Take the New York Times: while on Apple News it provides all of its popular Morning Briefing, it only sends selected snippets of its content to Notify (“Read of the day”, as well as a handful of sections such as Innovation and Cooking.) And even purely digital news providers such as Buzzfeed or Quartz only provide a relatively small selection of sections one can choose from.

Once you have set up your preferences, news notifications get automatically pushed to the home screen and notification area of your iPhone. You can of course switch notifications off – in which case you can still consult the list of notification inside the Notify app, where it is presented in Twitter-like timeline, but without any illustrations, which makes cruising the news a rather dull experience. Tapping a news item displays the publisher’s web page using the built-in rendering engine (by-passing ad blockers, in case you were wondering.)

In perspective

A lot has been made of Notify being an attempt by Facebook to compete with Twitter, by providing a customisable stream of breaking news items. But while Notify tries to provide breaking news in a timely fashion, it lacks the diversity, the sense of urgency and dedication that makes Twitter the essential news-exploration tool it is. If Notify is intended as a Twitter competitor, it is not a very convincing one, nor does it hold up terribly well in comparison with Apple News in terms of content and flexibility.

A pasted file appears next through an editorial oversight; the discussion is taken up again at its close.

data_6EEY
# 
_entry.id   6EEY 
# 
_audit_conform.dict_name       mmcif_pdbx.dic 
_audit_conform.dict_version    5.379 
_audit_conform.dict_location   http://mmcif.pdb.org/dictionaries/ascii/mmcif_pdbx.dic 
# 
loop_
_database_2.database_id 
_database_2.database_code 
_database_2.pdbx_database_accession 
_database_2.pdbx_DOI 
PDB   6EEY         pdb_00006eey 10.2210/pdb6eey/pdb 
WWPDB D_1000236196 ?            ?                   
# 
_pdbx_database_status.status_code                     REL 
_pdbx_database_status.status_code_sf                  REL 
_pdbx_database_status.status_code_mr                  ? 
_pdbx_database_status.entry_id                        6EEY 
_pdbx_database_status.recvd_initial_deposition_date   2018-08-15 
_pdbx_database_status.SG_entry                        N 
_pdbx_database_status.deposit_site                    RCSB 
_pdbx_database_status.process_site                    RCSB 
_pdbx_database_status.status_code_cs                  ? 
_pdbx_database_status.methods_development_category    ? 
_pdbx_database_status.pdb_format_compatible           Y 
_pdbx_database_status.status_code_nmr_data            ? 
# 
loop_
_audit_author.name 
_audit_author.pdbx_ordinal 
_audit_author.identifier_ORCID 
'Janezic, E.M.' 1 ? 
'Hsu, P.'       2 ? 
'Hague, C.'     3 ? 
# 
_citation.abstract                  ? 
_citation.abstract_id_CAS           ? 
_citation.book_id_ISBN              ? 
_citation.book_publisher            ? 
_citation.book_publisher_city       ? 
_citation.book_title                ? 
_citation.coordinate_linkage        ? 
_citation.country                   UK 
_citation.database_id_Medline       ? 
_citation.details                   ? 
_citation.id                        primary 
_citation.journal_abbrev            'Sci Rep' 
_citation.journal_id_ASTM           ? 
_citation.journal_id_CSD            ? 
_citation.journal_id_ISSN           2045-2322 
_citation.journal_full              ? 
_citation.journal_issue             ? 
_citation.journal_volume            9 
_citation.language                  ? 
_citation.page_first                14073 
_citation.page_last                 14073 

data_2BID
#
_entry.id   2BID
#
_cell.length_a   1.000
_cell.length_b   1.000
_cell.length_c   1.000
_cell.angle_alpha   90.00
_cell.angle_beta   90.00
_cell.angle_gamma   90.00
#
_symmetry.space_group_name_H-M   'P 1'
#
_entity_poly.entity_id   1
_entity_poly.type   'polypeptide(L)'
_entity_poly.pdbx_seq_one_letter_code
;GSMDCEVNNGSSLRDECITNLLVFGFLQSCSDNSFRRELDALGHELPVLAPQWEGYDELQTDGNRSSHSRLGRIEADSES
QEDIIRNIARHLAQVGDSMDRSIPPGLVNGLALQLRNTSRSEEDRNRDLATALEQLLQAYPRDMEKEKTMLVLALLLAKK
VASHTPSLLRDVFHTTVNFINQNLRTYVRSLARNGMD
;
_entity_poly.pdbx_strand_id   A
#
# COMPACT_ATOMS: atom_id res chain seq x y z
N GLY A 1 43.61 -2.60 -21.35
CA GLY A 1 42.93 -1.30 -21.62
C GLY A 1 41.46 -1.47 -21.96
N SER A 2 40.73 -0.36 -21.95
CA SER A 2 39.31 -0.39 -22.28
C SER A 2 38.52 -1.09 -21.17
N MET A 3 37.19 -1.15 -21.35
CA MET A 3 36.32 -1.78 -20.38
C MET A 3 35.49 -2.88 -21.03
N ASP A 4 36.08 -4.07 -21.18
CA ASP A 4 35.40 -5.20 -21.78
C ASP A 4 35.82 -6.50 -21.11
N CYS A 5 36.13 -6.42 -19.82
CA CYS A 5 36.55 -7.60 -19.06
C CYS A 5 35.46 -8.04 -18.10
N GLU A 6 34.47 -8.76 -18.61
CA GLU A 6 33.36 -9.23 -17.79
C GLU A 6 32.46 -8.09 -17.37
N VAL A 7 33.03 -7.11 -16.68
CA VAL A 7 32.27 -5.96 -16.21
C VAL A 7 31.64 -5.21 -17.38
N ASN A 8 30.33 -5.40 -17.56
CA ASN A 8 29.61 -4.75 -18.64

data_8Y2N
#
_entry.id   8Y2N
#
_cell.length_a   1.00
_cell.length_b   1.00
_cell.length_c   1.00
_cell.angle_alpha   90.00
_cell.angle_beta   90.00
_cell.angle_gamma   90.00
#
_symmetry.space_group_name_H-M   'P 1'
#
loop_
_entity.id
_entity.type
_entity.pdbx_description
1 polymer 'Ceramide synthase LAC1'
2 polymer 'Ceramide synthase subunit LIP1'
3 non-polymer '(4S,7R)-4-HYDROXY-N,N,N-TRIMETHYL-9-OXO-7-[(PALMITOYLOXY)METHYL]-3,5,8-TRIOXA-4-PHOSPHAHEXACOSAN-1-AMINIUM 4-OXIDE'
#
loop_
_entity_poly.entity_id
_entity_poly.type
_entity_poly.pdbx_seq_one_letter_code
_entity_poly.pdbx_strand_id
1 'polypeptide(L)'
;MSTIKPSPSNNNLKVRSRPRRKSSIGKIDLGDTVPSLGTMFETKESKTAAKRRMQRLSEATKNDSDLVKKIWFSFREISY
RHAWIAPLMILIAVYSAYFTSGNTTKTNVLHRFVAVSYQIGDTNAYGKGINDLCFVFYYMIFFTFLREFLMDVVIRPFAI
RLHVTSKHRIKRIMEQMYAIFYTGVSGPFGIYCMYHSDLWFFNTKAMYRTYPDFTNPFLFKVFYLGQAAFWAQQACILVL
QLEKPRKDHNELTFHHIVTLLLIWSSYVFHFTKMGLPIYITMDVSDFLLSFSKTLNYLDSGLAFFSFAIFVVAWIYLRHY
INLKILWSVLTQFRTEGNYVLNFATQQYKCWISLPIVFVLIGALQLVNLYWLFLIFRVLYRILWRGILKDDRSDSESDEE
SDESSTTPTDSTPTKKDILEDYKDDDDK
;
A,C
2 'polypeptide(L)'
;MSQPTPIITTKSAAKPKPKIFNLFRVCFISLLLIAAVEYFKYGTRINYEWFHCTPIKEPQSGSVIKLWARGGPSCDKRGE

Snapchate Discover's sourcesSnapchate Discover’s sourcesIn fact, it is much more likely that Facebook is going after Snapchat here: the millennials audience is one where Facebook use is in marked decline. Notify’s “Sources” have more than a passing resemblance to Snapchat’s wildly popular Discover feature – but most importantly, the concept of a constant notification stream is likely to resonate much more with a millennial audience than with older users. And just like Snapchat Discover, Notify is designed to entertain through tidbits of information rather than to serve as a heavy-duty news collection tool.

But all that, I think, may well be besides the point.